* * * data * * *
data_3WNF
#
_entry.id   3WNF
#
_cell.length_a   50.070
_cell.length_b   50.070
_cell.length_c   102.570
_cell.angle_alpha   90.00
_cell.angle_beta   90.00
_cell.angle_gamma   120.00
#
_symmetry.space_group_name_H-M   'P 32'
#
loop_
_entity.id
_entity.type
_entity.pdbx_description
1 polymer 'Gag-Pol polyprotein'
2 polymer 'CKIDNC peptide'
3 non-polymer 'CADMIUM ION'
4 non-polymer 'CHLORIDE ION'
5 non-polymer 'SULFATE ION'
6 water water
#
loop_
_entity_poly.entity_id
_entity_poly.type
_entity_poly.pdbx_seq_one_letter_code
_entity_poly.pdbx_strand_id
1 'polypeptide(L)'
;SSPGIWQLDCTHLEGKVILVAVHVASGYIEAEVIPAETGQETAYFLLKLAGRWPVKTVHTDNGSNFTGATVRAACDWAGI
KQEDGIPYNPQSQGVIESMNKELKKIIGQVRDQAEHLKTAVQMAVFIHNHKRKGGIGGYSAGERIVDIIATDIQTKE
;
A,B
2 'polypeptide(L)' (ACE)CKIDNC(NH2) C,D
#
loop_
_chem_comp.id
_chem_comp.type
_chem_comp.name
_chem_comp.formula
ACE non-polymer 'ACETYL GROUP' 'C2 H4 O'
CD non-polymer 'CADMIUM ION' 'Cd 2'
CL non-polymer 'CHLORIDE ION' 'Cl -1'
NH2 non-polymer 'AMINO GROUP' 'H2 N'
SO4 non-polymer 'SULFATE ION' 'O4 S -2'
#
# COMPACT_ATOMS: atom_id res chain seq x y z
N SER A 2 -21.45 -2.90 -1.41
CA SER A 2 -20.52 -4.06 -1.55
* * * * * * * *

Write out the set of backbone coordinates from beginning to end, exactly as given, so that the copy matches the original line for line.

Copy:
data_3WNF
#
_entry.id   3WNF
#
_cell.length_a   50.070
_cell.length_b   50.070
_cell.length_c   102.570
_cell.angle_alpha   90.00
_cell.angle_beta   90.00
_cell.angle_gamma   120.00
#
_symmetry.space_group_name_H-M   'P 32'
#
loop_
_entity.id
_entity.type
_entity.pdbx_description
1 polymer 'Gag-Pol polyprotein'
2 polymer 'CKIDNC peptide'
3 non-polymer 'CADMIUM ION'
4 non-polymer 'CHLORIDE ION'
5 non-polymer 'SULFATE ION'
6 water water
#
loop_
_entity_poly.entity_id
_entity_poly.type
_entity_poly.pdbx_seq_one_letter_code
_entity_poly.pdbx_strand_id
1 'polypeptide(L)'
;SSPGIWQLDCTHLEGKVILVAVHVASGYIEAEVIPAETGQETAYFLLKLAGRWPVKTVHTDNGSNFTGATVRAACDWAGI
KQEDGIPYNPQSQGVIESMNKELKKIIGQVRDQAEHLKTAVQMAVFIHNHKRKGGIGGYSAGERIVDIIATDIQTKE
;
A,B
2 'polypeptide(L)' (ACE)CKIDNC(NH2) C,D
#
loop_
_chem_comp.id
_chem_comp.type
_chem_comp.name
_chem_comp.formula
ACE non-polymer 'ACETYL GROUP' 'C2 H4 O'
CD non-polymer 'CADMIUM ION' 'Cd 2'
CL non-polymer 'CHLORIDE ION' 'Cl -1'
NH2 non-polymer 'AMINO GROUP' 'H2 N'
SO4 non-polymer 'SULFATE ION' 'O4 S -2'
#
# COMPACT_ATOMS: atom_id res chain seq x y z
N SER A 2 -21.45 -2.90 -1.41
CA SER A 2 -20.52 -4.06 -1.55